Gnosis Volume 1 , English edition Introduction page 25, Madbouly Bookshop, 2005


How can we explain that the intellectual who has made marvellous discoveries and the technocrat, who has exploited them, have left the problem of our end out of the field of our investigations?  How can we explain that the enigma raised by the problem of death, leaves that science indifferent and which dares anything and pretends to reach everything?  How can we explain that Science, instead of opposing itself to its older sister, Religion, has not come to unite its efforts with hers to resolve the problem of the Being who, in fact, is also that of death?

Whether a man dies in bed or aboard an interplanetary ship, the human conditions have not changed in the least.

Happiness? But we are taught that happiness lasts only as long as the Illusion lasts...; and what is Illusion?  Nobody knows. But it submerges us.

If we only knew what Illusion is, we would then know by the opposite what the Truth is. The Truth would liberate us from slavery[1].

Has Illusion, as a psychological phenomenon, ever been submitted to a critical analysis making the most recent facts of Science intervene? It does not seem so, and yet one cannot say that man is lazy and does not search. He is a passionate searcher but he misses the essential and bypasses it while searching.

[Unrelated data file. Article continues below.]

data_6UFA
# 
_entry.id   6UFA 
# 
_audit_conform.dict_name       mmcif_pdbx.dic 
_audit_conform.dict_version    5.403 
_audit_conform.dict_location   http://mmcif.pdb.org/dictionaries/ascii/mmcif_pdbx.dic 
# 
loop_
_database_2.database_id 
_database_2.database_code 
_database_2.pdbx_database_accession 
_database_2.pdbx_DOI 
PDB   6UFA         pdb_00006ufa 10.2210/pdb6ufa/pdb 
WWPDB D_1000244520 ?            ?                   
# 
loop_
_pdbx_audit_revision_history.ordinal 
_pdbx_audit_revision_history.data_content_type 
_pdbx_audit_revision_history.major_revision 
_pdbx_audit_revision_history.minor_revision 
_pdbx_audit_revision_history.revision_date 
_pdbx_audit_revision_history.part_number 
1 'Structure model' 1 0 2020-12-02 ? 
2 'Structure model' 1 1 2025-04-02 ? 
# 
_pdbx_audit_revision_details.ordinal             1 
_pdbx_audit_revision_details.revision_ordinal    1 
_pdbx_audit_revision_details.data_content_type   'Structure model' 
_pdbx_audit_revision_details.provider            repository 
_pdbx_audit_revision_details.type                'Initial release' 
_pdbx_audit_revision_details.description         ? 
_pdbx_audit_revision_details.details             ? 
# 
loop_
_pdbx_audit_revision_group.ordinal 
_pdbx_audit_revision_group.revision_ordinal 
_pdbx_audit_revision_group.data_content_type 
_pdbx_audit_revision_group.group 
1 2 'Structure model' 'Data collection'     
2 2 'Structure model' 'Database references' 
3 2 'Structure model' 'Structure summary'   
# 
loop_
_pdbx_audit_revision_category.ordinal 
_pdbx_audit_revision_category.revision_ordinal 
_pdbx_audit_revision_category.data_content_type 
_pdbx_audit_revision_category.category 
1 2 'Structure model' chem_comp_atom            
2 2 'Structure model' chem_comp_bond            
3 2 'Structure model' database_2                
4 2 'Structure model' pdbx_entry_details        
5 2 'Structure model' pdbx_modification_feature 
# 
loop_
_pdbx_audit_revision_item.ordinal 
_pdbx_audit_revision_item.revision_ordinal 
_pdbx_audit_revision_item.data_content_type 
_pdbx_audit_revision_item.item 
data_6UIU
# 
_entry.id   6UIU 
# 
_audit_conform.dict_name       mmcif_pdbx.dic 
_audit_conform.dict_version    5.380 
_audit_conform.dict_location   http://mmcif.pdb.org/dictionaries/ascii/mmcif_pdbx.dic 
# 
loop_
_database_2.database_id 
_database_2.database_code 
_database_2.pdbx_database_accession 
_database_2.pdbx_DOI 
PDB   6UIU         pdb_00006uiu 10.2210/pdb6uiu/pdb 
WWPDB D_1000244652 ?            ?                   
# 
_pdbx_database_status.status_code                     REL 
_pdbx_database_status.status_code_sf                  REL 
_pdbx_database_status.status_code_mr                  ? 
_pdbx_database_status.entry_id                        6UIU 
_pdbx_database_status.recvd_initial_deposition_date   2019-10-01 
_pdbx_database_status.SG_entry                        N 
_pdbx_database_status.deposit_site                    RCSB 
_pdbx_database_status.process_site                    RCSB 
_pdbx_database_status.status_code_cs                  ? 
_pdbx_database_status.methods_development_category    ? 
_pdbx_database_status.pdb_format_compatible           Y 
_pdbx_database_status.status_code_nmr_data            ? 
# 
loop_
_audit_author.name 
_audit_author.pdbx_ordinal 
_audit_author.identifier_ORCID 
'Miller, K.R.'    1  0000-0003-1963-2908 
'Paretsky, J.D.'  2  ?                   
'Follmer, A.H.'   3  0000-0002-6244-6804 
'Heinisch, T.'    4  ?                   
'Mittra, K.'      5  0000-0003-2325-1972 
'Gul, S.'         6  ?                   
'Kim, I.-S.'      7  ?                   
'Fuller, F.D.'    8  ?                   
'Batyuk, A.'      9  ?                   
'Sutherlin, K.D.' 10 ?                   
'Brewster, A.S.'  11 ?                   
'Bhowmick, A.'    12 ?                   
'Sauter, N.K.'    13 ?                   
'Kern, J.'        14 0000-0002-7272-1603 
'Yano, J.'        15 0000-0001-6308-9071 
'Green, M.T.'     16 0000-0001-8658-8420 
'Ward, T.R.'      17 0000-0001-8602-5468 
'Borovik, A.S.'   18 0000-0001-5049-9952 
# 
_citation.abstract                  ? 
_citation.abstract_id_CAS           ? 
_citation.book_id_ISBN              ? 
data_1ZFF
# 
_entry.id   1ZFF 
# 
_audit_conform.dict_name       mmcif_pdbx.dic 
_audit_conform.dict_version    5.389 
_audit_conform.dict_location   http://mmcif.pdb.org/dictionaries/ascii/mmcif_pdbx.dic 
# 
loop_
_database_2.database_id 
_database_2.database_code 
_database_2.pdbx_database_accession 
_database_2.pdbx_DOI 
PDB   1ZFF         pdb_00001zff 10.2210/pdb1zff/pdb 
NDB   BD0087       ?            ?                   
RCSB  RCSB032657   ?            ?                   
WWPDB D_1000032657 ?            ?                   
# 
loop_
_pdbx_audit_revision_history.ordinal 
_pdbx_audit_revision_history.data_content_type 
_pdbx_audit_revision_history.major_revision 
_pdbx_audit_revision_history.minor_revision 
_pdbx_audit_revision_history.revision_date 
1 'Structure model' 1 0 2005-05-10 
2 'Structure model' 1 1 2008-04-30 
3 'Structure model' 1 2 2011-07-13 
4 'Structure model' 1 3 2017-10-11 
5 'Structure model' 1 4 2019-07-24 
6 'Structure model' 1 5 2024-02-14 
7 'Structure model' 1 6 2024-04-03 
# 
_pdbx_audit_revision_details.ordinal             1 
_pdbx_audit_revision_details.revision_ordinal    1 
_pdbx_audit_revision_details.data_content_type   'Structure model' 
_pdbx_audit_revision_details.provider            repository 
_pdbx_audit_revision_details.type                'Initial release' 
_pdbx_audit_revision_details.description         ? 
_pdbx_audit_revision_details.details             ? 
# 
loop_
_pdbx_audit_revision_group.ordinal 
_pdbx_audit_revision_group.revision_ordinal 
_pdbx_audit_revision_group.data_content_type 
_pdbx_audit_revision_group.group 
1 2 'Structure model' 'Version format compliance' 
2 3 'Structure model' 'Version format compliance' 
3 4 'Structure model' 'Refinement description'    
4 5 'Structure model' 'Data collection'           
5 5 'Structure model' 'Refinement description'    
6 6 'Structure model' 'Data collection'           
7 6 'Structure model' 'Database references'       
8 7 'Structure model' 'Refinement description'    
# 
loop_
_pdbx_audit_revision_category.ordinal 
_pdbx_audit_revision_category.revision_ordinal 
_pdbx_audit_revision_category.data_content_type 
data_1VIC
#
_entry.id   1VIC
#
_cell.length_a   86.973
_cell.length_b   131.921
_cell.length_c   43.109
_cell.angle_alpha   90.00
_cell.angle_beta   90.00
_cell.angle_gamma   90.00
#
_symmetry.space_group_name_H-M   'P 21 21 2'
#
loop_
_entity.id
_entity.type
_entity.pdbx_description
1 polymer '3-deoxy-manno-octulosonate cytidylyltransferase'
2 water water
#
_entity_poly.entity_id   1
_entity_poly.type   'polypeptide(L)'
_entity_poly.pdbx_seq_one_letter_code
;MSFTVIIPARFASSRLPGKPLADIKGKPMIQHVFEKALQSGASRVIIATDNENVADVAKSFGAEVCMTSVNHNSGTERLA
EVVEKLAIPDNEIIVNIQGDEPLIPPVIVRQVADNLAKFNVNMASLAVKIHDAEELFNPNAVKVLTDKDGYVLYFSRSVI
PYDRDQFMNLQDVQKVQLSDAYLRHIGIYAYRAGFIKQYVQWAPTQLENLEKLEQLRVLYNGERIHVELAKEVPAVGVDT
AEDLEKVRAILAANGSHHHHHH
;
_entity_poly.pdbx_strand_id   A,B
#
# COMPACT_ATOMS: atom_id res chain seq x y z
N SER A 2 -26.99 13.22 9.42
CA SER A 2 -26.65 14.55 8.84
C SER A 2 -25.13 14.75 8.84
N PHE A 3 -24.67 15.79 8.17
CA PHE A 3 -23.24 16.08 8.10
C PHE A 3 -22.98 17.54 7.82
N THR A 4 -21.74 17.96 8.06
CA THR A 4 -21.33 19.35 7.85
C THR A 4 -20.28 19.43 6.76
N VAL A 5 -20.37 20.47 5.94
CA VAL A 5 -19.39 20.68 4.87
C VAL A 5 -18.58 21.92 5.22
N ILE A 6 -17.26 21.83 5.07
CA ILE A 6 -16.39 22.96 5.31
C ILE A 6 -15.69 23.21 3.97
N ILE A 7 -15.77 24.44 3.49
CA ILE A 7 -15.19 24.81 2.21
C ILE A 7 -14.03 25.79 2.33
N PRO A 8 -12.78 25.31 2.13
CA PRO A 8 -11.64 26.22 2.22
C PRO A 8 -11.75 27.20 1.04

That which strikes us from the very beginning is that man confuses moral progress and technical progress and that the development of Science is going forth in dangerous isolation.

The brilliant progress, breaking out of techniques has changed nothing in the essential of human conditions and will change nothing in it because it operates in the domain

of circumstances and touches, but superficially, the inner life of man. But, from the very ancient times, it is known that the essential is found inside man and not outside him. 



We are generally in agreement in thinking that humanity has arrived at an important turning point in its history. The Cartesian spirit, which has ruined the scholastic philosophy, is now, in its turn, being surpassed. The logic of history reclaims a new spirit. The divorce between traditional knowledge of which Religion is a trustee and acquired knowledge, fruit of Science, risks numbing the Christian civilisation, which promised so much originally.